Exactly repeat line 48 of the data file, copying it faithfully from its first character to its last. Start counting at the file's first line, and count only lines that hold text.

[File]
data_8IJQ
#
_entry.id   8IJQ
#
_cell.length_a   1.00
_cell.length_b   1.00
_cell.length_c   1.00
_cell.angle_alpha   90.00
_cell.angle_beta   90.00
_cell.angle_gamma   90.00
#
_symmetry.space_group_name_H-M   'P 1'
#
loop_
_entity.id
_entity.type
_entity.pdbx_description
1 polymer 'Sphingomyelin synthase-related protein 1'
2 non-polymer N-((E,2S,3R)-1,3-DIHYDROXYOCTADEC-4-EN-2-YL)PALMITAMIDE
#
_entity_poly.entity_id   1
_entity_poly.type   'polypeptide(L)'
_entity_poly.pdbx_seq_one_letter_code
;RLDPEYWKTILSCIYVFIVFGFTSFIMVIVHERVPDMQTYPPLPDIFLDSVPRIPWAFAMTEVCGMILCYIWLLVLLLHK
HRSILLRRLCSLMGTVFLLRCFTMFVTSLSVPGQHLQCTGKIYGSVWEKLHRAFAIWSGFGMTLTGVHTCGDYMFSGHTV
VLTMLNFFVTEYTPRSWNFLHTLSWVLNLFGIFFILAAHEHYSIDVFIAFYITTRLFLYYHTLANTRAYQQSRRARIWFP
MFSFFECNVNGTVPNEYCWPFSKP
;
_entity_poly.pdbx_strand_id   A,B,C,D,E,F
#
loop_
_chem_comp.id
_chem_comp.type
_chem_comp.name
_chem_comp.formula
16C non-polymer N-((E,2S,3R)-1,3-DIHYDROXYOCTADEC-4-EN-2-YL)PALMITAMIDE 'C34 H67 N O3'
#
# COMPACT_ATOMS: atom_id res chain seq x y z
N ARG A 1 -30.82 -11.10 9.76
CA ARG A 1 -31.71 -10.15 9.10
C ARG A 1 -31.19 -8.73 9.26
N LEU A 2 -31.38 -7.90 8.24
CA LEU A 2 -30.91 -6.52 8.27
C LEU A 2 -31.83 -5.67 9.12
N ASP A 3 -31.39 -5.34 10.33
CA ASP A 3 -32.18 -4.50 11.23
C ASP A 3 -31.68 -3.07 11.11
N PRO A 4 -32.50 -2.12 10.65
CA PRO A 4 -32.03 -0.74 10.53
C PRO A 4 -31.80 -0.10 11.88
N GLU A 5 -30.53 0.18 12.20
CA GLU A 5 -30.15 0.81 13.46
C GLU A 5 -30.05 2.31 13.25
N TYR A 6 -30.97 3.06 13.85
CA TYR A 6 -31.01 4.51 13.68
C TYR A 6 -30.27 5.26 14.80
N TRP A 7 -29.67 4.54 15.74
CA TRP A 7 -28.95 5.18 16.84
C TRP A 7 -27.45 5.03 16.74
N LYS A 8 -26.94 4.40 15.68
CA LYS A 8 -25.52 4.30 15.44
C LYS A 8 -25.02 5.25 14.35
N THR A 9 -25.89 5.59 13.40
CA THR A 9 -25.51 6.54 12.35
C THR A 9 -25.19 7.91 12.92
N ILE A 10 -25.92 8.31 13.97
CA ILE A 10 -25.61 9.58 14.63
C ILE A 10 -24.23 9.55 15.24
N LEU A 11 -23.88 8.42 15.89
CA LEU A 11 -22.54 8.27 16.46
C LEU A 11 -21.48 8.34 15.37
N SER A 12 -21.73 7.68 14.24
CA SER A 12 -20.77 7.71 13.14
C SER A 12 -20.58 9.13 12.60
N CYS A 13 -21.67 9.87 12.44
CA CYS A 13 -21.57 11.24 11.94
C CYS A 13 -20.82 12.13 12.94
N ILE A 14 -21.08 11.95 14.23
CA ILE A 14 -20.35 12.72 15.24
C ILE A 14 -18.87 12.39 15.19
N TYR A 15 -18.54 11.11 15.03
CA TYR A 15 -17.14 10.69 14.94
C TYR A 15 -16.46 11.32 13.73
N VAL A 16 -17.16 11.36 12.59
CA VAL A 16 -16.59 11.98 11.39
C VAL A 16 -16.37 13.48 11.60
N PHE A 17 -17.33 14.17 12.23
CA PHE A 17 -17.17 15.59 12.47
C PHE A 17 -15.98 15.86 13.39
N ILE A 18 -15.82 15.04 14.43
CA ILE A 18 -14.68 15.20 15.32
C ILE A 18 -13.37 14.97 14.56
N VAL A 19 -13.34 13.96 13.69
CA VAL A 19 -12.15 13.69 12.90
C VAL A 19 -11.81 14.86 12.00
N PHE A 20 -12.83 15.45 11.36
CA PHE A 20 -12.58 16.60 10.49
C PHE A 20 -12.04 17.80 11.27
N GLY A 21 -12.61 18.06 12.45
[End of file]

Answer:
N PRO A 4 -32.50 -2.12 10.65